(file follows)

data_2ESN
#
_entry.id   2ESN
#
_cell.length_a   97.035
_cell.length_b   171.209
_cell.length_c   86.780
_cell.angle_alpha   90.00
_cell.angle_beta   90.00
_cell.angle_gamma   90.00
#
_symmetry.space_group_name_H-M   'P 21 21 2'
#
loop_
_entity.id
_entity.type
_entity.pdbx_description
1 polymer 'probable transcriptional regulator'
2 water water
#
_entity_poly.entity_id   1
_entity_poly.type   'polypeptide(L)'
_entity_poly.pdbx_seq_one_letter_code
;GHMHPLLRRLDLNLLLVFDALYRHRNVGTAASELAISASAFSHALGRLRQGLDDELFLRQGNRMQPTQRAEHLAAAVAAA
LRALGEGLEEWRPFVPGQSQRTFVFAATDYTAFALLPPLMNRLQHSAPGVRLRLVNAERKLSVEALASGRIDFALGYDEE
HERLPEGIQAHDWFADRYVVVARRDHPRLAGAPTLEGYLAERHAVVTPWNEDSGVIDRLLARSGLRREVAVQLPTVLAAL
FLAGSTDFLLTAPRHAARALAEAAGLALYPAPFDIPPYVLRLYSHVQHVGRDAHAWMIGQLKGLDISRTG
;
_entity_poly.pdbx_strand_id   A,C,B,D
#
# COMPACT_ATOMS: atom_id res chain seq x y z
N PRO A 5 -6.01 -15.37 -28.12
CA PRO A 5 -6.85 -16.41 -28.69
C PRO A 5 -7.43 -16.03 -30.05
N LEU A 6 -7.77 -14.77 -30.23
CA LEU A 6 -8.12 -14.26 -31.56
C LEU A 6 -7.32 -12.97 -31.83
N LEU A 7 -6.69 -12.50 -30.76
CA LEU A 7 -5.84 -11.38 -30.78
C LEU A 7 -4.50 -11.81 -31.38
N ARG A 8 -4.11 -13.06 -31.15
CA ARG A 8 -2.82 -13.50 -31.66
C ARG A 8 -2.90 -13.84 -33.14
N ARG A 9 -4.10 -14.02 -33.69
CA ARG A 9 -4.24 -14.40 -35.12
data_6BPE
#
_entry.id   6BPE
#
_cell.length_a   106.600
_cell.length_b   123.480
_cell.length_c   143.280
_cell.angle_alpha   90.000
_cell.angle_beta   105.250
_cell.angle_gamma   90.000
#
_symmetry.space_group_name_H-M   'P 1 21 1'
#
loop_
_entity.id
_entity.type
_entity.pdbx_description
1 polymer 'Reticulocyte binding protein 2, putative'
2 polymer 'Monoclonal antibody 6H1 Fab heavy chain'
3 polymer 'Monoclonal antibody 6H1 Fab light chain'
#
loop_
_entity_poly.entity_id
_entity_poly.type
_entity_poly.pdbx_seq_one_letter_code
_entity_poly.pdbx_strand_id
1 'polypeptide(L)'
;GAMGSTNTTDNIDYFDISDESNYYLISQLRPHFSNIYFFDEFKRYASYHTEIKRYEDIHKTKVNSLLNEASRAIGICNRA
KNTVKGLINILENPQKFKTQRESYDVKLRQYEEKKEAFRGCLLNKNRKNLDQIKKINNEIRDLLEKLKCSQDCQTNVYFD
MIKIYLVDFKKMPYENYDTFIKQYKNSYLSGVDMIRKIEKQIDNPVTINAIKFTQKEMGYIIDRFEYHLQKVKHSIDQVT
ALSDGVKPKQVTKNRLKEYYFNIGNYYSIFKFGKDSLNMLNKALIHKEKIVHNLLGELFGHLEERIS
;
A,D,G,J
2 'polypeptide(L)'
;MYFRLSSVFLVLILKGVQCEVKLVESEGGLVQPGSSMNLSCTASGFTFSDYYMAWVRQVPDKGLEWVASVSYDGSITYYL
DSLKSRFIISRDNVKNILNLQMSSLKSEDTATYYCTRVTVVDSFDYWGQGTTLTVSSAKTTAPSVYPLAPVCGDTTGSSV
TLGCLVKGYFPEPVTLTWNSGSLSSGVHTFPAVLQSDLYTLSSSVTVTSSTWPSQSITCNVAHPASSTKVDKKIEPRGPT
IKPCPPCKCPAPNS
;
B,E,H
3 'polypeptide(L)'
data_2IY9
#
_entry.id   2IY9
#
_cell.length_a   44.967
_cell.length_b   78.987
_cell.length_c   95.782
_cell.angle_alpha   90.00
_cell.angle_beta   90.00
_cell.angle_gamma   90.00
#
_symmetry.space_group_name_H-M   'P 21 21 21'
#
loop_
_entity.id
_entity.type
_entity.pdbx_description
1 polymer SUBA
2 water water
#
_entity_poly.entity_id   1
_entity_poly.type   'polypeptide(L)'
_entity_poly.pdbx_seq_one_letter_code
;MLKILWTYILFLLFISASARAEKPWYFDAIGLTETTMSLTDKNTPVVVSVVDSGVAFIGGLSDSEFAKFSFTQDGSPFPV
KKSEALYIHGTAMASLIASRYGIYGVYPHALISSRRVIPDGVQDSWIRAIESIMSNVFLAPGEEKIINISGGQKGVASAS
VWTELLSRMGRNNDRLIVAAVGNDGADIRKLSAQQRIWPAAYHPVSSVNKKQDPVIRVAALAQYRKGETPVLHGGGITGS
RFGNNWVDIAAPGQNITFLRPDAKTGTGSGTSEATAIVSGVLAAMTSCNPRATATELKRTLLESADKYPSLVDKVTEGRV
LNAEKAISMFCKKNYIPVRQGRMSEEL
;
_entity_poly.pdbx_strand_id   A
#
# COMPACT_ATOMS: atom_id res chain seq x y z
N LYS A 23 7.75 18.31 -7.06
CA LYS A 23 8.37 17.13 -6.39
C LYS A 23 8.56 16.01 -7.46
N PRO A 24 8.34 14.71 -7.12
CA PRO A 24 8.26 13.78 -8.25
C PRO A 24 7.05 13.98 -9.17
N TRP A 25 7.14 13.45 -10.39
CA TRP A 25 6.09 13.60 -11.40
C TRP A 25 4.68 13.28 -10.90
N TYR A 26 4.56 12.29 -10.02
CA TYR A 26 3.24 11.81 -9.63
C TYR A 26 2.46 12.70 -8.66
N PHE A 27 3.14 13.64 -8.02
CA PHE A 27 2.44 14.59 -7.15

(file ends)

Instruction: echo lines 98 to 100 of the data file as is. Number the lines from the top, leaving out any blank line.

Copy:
_symmetry.space_group_name_H-M   'P 21 21 21'
#
loop_